R e m a k e . R e m o d e l . R e i n v e n t

2009 saw the release of ‘Omnibus’ editions of the first 2 Bauhaus albums: In The Flat Field (1980) and Mask (1981). Making me doubt whether I should buy them, despite me being a huge and old-time fan.

Unable to resist. Strangely attracted. Hope. For hidden treasures. To read backwards into history. To find what’s been hidden all of these years.
…To get neatly boxed tunes and facts. As complete as can be. Shivers.

The unreleased mixes and out-takes highlight the spontaneous side of the band. Exposing it beyond the original albums (and the extended CD releases). The little experimentations. The ever-continuous search for soundscapes and tunes. An ever-never stand-still. More variation than generally known (or accepted).

The familiar work still brightly shines in its known literate fury and musical art. Form and function recorded through a stream of consciousness. Theatrical. Drama. The daring incorporation of glam and disco in a post-punk landscape of industrial wilderness. The absolute will to be and be unlike.

The booklets are a chronological guide to the creative genesis of the albums. A fascinating bundle of anecdotes, lyrics, pictures, facts, testimonials and recording sessions. Made with great care and much research. The sound is terrific. The CD’s are packed in a sleeve that’s an adorable replica of the original album cover. Of function and form.

In The Flat Field still sounds razor sharp. Without compromise going for functional industrial art. Bauhaus 1919. With minimalist aesthetics. Form = Function. Nerves. A roar that marks the escape from the flat field, their urban home-scene. Dark Entries sent to the “Singles and Out-Takes”.

Mask took most of 1981 to become. Over various recording sessions. Rejections. New edits. To end as the unique sum that exceeds the members. With a 12 string, more sax, new synths, dub sounds, funk. Completed with a complete live gig. Already including Silent Hedges, that will appear on The Sky’s Gone Out.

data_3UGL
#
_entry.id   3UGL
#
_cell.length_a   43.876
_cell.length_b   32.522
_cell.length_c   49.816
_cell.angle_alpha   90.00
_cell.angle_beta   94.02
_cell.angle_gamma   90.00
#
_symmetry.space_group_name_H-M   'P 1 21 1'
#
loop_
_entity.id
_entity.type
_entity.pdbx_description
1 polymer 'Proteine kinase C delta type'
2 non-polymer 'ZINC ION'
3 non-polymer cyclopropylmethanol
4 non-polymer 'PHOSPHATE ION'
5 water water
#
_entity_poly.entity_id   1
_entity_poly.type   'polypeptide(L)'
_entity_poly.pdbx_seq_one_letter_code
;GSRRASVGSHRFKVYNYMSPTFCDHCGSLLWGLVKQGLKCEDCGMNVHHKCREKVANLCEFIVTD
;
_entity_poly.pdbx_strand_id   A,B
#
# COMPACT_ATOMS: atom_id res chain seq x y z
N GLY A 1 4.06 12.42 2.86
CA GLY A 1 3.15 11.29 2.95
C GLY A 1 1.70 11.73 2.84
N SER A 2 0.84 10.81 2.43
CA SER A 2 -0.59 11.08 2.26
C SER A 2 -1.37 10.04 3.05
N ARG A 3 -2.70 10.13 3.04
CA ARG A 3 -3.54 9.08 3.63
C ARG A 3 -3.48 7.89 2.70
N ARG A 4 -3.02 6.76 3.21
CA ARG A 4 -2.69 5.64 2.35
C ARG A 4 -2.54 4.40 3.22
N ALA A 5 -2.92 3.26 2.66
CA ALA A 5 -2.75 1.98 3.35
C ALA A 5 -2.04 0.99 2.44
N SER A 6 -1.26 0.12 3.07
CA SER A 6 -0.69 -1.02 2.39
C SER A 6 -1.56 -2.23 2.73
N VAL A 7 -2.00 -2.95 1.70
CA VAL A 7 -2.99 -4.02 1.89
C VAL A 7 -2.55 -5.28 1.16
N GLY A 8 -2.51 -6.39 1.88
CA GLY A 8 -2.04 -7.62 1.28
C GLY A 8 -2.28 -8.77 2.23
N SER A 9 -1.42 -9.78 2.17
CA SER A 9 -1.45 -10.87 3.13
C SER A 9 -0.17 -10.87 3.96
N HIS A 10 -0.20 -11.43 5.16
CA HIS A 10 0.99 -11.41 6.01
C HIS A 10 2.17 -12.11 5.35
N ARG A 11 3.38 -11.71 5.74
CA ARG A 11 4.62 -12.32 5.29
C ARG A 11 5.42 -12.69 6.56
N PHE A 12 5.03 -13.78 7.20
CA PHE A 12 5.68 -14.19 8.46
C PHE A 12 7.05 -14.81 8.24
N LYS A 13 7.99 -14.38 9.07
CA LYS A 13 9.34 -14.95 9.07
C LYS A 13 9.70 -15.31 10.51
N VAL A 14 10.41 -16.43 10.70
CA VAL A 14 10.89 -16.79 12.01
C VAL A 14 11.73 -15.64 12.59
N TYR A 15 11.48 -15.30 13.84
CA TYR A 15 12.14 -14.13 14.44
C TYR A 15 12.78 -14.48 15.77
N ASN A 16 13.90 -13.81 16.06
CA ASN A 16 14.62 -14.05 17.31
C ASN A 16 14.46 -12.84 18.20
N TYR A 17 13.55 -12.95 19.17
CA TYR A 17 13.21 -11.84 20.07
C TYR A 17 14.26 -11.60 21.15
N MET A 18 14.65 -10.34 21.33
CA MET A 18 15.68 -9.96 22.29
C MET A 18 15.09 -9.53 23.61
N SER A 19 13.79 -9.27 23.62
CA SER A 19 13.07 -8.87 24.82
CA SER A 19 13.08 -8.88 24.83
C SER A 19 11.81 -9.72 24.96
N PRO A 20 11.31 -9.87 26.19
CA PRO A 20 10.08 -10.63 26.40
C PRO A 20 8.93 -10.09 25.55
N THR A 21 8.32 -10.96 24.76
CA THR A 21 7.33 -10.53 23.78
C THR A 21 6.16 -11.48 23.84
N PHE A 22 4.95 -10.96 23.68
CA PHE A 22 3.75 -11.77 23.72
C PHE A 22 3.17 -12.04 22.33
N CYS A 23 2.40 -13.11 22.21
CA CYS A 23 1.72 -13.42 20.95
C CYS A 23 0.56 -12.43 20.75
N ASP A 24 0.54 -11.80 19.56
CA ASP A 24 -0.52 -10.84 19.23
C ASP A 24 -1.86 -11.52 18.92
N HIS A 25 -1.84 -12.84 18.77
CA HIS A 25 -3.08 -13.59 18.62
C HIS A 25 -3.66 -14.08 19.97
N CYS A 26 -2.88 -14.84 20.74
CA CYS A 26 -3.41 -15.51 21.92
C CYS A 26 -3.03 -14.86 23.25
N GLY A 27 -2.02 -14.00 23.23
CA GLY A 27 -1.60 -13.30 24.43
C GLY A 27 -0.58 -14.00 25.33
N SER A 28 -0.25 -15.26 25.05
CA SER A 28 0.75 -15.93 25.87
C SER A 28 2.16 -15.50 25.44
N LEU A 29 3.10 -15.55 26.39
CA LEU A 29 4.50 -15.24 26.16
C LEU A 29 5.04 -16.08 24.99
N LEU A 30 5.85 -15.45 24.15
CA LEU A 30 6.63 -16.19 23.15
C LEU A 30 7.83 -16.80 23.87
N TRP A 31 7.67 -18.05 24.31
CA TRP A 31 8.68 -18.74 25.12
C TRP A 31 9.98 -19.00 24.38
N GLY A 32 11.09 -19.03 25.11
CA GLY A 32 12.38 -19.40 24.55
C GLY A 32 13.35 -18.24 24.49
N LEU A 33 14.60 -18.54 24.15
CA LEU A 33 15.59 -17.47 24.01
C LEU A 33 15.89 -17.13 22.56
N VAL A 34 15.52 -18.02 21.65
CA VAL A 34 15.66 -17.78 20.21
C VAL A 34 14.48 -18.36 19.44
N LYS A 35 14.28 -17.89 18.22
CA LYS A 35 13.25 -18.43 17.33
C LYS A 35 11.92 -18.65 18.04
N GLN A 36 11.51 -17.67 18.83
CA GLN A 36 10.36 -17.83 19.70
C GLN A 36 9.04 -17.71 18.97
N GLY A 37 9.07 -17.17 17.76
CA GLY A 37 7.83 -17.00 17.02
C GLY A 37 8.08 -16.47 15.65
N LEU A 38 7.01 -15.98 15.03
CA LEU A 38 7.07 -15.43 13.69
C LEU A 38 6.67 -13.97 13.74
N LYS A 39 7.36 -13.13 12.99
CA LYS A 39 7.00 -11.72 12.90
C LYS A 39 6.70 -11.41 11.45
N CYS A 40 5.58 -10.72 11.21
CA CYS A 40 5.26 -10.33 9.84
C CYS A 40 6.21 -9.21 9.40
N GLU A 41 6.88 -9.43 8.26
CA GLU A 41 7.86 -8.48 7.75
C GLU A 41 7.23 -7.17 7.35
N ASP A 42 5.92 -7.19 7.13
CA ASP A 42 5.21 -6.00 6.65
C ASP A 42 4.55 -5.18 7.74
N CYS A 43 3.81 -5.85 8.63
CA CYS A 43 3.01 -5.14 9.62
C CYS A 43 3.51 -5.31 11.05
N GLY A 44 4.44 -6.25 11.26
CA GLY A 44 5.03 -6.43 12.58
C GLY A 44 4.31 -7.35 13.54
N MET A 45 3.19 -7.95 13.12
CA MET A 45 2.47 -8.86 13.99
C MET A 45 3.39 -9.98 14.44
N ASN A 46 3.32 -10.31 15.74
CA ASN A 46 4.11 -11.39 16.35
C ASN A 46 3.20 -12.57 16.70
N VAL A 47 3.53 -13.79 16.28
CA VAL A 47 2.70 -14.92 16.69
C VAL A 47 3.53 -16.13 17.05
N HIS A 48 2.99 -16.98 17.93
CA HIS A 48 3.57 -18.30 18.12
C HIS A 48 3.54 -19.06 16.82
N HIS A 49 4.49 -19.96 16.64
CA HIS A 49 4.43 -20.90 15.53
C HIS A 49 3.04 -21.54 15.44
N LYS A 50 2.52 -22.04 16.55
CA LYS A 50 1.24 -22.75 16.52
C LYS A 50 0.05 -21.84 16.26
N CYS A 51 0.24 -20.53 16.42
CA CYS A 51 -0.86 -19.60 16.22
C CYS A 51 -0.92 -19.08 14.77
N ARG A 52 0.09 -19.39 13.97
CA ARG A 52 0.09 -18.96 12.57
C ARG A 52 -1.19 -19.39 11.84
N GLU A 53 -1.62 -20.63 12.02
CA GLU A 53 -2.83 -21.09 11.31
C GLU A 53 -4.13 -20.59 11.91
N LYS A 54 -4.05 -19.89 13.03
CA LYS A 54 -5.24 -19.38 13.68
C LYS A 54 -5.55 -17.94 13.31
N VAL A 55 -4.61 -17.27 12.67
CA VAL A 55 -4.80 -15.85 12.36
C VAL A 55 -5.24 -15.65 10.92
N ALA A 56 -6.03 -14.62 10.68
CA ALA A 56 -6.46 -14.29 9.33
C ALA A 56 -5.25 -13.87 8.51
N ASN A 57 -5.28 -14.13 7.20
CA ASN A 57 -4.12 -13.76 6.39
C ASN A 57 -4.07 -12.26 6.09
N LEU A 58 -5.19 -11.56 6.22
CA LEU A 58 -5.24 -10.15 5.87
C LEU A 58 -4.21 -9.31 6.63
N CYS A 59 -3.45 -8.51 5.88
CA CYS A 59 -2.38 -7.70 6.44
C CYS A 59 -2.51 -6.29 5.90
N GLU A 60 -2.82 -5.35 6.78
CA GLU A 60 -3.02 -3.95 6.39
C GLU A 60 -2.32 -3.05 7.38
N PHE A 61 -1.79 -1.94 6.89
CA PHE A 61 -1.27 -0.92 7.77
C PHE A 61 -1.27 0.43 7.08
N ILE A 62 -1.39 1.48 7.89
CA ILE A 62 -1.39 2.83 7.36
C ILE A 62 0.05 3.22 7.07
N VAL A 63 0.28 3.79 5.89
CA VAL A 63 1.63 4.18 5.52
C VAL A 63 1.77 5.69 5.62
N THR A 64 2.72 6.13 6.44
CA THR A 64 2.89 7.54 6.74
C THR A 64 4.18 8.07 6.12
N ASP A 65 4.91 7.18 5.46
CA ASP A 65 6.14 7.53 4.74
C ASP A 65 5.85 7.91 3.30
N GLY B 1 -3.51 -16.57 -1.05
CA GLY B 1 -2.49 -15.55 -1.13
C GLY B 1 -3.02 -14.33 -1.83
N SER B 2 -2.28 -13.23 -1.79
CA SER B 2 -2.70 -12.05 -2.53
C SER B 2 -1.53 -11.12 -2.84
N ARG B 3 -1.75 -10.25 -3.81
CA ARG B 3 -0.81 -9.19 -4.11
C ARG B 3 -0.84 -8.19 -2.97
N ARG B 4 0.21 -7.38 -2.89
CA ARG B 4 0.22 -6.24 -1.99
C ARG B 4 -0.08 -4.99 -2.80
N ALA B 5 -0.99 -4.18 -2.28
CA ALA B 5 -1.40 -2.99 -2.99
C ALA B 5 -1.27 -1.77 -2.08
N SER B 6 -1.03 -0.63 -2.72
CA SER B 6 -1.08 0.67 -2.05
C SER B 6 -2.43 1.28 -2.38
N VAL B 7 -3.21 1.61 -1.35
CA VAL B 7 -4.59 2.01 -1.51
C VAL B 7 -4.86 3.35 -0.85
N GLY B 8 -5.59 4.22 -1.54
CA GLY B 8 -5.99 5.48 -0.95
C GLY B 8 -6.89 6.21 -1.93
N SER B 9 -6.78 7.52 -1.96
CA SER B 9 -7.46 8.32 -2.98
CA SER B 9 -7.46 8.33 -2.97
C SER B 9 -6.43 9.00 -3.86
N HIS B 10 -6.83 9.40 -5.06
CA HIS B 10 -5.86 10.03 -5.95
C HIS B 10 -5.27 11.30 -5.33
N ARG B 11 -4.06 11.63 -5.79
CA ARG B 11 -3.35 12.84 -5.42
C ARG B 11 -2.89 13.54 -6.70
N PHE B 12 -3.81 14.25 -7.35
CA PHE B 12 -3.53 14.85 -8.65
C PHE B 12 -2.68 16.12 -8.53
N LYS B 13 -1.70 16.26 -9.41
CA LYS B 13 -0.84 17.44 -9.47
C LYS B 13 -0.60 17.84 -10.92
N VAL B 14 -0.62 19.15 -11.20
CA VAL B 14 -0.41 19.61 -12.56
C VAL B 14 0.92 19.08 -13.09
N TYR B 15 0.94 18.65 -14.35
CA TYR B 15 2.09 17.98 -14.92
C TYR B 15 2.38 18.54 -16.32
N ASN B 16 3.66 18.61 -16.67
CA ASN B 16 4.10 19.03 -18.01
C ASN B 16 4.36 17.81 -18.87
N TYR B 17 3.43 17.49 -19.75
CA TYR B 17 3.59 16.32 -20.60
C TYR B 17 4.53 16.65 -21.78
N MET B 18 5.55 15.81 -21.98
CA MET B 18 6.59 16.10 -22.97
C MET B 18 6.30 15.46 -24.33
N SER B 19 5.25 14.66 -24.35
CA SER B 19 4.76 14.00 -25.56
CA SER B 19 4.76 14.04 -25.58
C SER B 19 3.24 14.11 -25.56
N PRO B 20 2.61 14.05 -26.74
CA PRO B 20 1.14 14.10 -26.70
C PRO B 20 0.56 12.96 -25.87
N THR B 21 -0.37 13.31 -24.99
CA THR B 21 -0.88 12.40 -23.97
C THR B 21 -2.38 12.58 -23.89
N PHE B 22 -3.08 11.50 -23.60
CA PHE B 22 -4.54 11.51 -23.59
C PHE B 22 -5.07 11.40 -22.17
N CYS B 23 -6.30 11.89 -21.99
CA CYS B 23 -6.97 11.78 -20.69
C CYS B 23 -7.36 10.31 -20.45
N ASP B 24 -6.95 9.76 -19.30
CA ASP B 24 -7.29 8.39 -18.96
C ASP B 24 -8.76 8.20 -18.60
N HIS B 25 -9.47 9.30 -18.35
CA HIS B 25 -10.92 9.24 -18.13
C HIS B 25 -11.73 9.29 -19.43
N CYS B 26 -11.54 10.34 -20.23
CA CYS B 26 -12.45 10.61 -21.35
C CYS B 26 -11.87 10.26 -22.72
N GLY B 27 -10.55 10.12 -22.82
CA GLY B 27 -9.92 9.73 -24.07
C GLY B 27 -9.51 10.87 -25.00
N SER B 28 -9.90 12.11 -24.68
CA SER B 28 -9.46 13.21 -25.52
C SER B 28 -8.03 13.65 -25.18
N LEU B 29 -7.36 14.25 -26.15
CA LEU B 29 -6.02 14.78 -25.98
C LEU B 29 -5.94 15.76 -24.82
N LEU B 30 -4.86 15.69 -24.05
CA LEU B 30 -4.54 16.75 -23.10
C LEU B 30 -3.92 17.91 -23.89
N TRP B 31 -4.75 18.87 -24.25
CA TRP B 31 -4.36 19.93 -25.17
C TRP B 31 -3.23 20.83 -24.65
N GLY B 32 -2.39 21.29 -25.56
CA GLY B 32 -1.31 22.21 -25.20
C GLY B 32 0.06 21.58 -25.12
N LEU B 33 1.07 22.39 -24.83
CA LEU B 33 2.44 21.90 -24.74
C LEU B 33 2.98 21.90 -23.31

I personally love those little facts like the role of Alan Moore (the sleeve note and according live introduction). I already knew about his friendship with David J, who composed the music on the lyrics of V for Vendetta.

U n d e a d . U n d e a d . U n d e a d .

Can’t wait for The Sky’s Gone Out and Burning From The Inside.

From B to J

During a check on my favorite artists I ran into a music video of David J, reminding me of the fascinating artist and songwriter the man is.

The song brings up memories of Bound for Hell, which he wrote for the self-titled Love & Rockets album. Although this album divided not only the band’s 2 main songwriters, but also their fan base, I still love it. Exactly because of its playfulness, its fooling around with pop music. Subsequently they defined… pop music. And does ‘Roll On’ on the Daniel Ash album ‘Foolish Thing Desire’ bring up memories of ‘Motorcycle’ on L&R? (anyone saying “The Jesus & Mary Chain”?)

I have mostly known David J as the coolest bass player around. I found out only last year that he had composed the music for the V for Vendetta song This Vicious Cabaret, using Alan Moore’s lyrics. Following is not an official video, but pastes imagery of the (great!) movie on top of the (great!) song:

David J - V for VendettaFairly intrigued I bought me the full (mini) CD. Now, that’s what I call (avant-garde) CABARET! My edition also holds the demo version of the main song, which is truly great (knowing that it’s the result of a 1 night effort).

It all started with Bauhaus. And it’s quite fair to say that also Peter Murphy (I’m a huge fan!) and Daniel Ash are fascinating artists and songwriters, that have helped defining the face of music. Dark Entries - Bauhaus and BeyondIf you want to know more on the forming of, the history of Bauhaus and the subsequent paths of its members, there’s this illuminating book Dark Entries (Bauhaus and beyond). It goes back to the days of various bands, of David J playing bass, his brother Kevin (Haskins) on drums (flower pots?) and Daniel on guitars. With Peter they came to be the legendary Bauhaus (1919).

Of course, over the past 25 years the guys have kept creating new, distinct and fantastic work, have reformed a couple of times, even put out a new Bauhaus album. Too much for one lousy blog note…